Giuseppe Garibaldi carried the same twin-rail Terrier anti-aircraft missile-mount fitted to USN cruisers of this period. But unlike other ships of the US Navy, she retained her guns. There was an additional feature, however, that distinguished her from any other ship ever constructed. She was designed and constructed to carry nuclear ballistic missiles! Four missile tubes (8 meters long) were fitted in her stern, specifically designed to carry the UGM-27 Polaris intermediate range nuclear ballistic missile. This feature obviously caused quite a stir among the naval powers. The Polaris fittings were experimental and Garibaldi was never armed with the Polaris. Despite the successful launching tests, the US never provided the missiles, due to political convenience. Instead the Italian government set to develop an indigenous missile, called Alfa, with a successful program, officially halted by the Italian Nuclear Non-Proliferation Treaty ratification and failure of the NATO Multilateral Force. However, three more Italian Navy cruisers (Andrea Doria class and Vittorio Veneto) were "fitted for but not with" two Polaris missile launchers per ship.

Giuseppe Garibaldi in Genova (1963)
Photo: Augusto Nani
Giuseppe Garibaldi in Taranto (1961)
Photo: Paolo Bonassin
Garibaldi in New York (1962).
Photo: Don Bodron
Garibaldi in New York (1962)
Giuseppe Garibaldi in Taranto (1967)










The four tubes for equal number of Polaris ballistic missiles
The cruiser originally had a top speed of 35 knots, but was reduced to 30 knots with the abolition of two of the eight boilers when she converted to carry Terrier missiles. The after funnel (the ship had originally two) was also removed. With the removal of two boilers and the consequent decrease of power there was also a reduction of fuel consumption, bringing the autonomy of the vessel to 4500 miles at a speed of 18 knots, while in consequence of the modifications to the hull and to the various accommodations onboard the endowment maximum fuel fell slightly to 1,700 tons of fuel oil. The role of flagship of the fleet would have been covered, twenty-four years later, carrying the same name and the same pennant number, the light carrier / cruiser aircraft carrier Giuseppe Garibaldi. The ship after its reconstruction remained in service for just a decade while the whole project to carry Polaris proved useless and expensive. Because of its short service following the reconstruction, the ship was in a fit state to its use as a museum ship, given also its great history; in addition to having participated in the Second World War, she was the first European missile cruiser, the first surface combatant (and sole) in the world to be prepared for the launch of ballistic missiles, and the first great Italian unit of post-war period, representing, in effect, the first decisive step of the Italian Navy towards a slow but steady process of modernizing its units, its operational and logistical structures. Unfortunately, the ship never became a museum and the decision was taken to retire the ship mainly for economic reasons.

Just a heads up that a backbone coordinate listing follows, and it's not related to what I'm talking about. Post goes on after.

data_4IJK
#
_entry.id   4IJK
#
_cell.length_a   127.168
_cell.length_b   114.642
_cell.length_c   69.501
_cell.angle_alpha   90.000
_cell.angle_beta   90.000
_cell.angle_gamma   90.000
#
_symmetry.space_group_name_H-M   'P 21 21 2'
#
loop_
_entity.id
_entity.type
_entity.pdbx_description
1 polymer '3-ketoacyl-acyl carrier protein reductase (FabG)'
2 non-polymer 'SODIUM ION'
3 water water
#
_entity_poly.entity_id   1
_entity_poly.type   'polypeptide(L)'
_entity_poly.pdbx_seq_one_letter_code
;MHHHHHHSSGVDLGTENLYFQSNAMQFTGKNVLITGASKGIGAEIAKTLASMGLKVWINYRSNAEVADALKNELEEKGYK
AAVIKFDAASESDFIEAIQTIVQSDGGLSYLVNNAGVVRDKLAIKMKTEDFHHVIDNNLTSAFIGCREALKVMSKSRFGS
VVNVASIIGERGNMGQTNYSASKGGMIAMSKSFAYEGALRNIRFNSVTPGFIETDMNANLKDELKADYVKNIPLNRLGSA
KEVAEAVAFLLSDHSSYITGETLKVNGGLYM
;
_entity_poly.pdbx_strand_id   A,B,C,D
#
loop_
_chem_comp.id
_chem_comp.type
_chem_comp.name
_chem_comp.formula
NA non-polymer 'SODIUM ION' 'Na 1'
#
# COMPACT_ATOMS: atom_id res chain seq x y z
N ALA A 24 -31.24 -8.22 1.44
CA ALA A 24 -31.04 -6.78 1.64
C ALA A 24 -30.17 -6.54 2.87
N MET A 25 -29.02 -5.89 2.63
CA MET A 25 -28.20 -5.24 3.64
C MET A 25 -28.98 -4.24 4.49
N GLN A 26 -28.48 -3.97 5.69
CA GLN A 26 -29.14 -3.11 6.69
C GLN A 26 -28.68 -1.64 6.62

Giuseppe Garibaldi arrives in Taranto
after her reconstruction
View of the cruiser's armament and electronic equipment
Giuseppe Garibaldi under demolition
 





 









The end of the cruiser in 1979












The experience of Garibaldi's crew, was invaluable to the new missile cruiser helicopter carrier Vittorio Veneto to whom the Garibaldi ceded the role of flagship of the fleet. The cruiser Giuseppe Garibaldi served until February 20, 1971 when she was retired and her personnel transferred to the cruiser, Vittorio Veneto. On September 24, 1978 she was sold for scrap. The two battle flags that the unit has received are stored in two caskets to the Sanctuary of the Flags of the Vittoriano.

The three guided missile cruisers of the Italian Navy, Caio Duilio, Andrea Doria and
Giuseppe Garibaldi
in formation
  
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2 comments:

  1. Warfare is a fascinating subject. Despite the dubious morality of using violence to achieve personal or political aims. It remains that conflict has been used to do just that throughout recorded history.

    Your article is very well done, a good read.

    ReplyDelete
    Replies
    1. Thank you sir. I took some time to reply because I was improving the article with more information and photos as well as an improved modified photo.
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      Delete